COLUMBUS - The backers of proposed casinos in Toledo and three other cities pledged yesterday that 90 percent of all hires at their sites would be from the host cities and their surrounding communities.
Opponents of Issue 3, however, countered that, regardless of the promises, nothing in the language of the proposed constitutional amendment before voters on Tuesday would guarantee new jobs, let alone who fills them.
Penn National Gaming, owner of Toledo's Raceway Park, and Dan Gilbert, majority owner of the Cleveland Cavaliers, have long insisted most of the casino jobs would be filled locally. But yesterday's announcement marked the first time they've placed a specific number on it.
Mr. Gilbert handed a letter containing the pledge to Cleveland Mayor Frank Jackson at a pro-casino rally there, and similar letters are expected to be sent to Toledo Mayor Carty Finkbeiner, Columbus Mayor Michael Coleman, and Cincinnati Mayor Mark Mallory.
"A significant part of our proposal is the job creation our development will bring to the communities that will host the casinos," Mr. Gilbert wrote. "Maximizing that benefit relies heavily on the recruitment and hiring of local residents. We will also endeavor to make certain that our work force reflects the diversity of the community."
Mr. Gilbert and Penn National, citing a University of Cincinnati study that they funded, have estimated that the casinos would create 19,000 construction jobs and 15,000 permanent jobs. Penn National has predicted that Toledo's casino would employ 1,200 people.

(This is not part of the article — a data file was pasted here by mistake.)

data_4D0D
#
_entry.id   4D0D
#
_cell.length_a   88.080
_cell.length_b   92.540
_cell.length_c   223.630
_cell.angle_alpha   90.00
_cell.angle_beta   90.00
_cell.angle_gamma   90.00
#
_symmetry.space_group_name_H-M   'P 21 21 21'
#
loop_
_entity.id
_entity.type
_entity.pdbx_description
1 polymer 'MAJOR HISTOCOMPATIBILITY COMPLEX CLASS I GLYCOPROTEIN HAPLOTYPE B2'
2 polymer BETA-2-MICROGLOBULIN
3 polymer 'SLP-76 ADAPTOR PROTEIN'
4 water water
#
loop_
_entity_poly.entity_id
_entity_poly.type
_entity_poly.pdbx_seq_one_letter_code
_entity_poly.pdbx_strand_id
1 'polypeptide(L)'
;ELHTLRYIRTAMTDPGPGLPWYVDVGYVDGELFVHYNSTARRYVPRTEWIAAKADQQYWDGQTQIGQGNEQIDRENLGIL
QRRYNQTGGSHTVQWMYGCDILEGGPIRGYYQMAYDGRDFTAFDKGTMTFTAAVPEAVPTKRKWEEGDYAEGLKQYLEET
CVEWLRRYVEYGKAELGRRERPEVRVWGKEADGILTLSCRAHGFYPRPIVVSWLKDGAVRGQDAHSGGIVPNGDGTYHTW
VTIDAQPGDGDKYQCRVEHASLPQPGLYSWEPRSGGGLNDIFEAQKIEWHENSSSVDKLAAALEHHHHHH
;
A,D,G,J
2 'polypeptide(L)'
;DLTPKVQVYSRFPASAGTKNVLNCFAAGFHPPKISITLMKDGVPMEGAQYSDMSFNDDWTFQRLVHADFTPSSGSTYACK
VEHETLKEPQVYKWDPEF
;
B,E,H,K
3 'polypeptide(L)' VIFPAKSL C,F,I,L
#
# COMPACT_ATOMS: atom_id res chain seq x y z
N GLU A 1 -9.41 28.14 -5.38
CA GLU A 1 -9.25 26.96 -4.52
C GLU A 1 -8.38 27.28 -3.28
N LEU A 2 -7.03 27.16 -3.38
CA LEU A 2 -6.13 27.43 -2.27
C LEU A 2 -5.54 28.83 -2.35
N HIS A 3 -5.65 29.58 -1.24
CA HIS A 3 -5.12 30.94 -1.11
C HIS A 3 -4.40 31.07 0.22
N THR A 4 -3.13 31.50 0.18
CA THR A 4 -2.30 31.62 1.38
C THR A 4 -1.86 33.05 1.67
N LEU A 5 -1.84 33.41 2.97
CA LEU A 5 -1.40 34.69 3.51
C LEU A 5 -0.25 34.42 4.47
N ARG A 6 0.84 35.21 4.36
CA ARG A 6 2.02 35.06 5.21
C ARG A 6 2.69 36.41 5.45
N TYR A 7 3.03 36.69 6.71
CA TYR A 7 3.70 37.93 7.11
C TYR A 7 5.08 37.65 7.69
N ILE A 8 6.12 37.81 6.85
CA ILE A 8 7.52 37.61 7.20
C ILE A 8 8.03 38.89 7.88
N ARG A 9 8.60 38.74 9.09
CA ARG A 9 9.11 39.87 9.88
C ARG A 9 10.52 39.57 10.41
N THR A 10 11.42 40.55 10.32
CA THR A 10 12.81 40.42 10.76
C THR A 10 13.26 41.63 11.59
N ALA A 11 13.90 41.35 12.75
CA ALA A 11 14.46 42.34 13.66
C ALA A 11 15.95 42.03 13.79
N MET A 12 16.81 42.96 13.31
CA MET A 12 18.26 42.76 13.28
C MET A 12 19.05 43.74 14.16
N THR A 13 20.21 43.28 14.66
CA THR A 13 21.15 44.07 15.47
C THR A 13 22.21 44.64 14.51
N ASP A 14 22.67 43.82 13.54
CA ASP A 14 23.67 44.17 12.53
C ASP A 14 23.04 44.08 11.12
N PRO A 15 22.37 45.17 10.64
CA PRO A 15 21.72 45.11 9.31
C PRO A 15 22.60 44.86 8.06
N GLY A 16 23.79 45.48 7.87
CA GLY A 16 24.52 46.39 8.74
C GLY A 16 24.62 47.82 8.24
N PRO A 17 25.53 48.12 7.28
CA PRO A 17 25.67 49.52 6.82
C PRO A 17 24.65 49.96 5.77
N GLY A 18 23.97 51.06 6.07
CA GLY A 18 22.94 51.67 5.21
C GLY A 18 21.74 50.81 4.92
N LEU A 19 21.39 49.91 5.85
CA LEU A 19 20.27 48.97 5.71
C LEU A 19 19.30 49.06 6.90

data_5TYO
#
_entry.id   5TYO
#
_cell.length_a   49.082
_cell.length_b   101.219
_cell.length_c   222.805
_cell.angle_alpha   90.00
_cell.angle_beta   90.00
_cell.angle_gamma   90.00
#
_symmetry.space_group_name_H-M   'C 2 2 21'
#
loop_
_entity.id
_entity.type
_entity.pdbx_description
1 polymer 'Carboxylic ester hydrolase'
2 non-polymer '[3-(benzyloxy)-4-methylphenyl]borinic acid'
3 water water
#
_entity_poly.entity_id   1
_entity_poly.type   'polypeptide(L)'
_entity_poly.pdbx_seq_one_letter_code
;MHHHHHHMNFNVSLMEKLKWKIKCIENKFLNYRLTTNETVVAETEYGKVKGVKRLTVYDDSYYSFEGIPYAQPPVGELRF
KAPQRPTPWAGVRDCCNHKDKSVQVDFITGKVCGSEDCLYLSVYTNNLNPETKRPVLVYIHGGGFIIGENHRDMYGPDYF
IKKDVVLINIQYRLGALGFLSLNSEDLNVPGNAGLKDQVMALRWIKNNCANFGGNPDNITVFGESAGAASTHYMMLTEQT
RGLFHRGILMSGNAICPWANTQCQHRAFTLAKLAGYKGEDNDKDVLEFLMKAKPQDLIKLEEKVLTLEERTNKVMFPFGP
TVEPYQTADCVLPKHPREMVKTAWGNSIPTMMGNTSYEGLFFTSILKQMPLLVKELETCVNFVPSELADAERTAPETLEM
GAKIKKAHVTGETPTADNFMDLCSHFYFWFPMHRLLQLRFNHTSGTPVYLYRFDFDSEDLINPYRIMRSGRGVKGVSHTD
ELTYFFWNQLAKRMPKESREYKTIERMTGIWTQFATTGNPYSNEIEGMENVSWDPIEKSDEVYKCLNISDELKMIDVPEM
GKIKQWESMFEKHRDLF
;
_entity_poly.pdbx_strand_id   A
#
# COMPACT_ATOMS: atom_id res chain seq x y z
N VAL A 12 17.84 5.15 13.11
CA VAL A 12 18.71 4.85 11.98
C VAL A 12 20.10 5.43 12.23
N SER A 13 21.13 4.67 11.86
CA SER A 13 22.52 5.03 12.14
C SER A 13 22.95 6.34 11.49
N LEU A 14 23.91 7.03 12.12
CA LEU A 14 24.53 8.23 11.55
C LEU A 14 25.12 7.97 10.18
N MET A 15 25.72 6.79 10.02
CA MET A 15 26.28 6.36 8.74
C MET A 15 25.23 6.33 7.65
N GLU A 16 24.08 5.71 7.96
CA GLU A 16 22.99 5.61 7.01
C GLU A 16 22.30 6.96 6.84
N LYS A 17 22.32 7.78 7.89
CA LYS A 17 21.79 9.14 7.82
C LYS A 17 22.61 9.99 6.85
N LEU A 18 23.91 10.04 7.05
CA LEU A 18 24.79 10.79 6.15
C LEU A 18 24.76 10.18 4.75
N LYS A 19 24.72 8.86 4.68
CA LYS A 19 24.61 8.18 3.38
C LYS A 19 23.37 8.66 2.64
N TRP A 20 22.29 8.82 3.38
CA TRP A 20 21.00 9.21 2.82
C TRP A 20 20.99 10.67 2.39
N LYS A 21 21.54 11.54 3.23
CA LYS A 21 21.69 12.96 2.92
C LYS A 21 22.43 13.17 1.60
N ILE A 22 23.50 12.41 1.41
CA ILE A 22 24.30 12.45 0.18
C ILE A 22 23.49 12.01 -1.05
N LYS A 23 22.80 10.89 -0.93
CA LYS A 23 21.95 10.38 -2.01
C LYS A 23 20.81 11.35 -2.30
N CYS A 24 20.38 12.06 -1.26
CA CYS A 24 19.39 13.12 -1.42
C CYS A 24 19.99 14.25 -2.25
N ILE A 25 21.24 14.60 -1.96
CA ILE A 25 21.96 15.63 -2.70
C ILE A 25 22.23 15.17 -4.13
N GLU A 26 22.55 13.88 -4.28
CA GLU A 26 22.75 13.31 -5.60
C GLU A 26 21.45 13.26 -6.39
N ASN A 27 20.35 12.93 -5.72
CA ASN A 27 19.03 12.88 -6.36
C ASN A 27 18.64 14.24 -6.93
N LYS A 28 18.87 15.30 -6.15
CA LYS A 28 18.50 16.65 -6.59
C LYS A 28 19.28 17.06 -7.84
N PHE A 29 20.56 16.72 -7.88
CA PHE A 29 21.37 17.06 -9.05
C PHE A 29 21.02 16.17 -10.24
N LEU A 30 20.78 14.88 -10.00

The location of the Toledo casino as cited in the constitutional amendment would be on a 44-acre, former industrial site along the Maumee River abutting Rossford and I-75.
Opponent Truth PAC, primarily funded by Cleveland developer Jeffrey Jacobs and his West Virginia-based MTR Gaming Group, have aired television ads questioning the job estimates and predicting that most of the jobs would be filled by experienced casino workers from out of state.
"If this was such a priority, why did they not put it in the amendment?" asked Truth PAC spokesman Sandy Theis. "They showed their priorities in the amendment by writing themselves a sweetheart deal. The only independent study that evaluated Issue 3 concluded that this would not create jobs but would siphon jobs away from existing entertainment."
The Hiram College study she cited was commissioned by the Ohio Licensed Beverage Association, which opposes Issue 3.
Issue 3 backers have held a series of rallies this week in the proposed host cities as the days tick away before voters cast their ballots for the fifth time on whether casino-style gambling should be embraced by the state.
Both sides will hold rallies four miles apart at the same time today in Columbus.
The casino backers estimate that a 33 percent tax on their gross receipts after prize payouts would generate $651 million a year to be distributed among all counties, school districts, the eight largest cities, a state gambling regulatory panel, a state racing commission fund, state law enforcement training, and gambling addiction programs.
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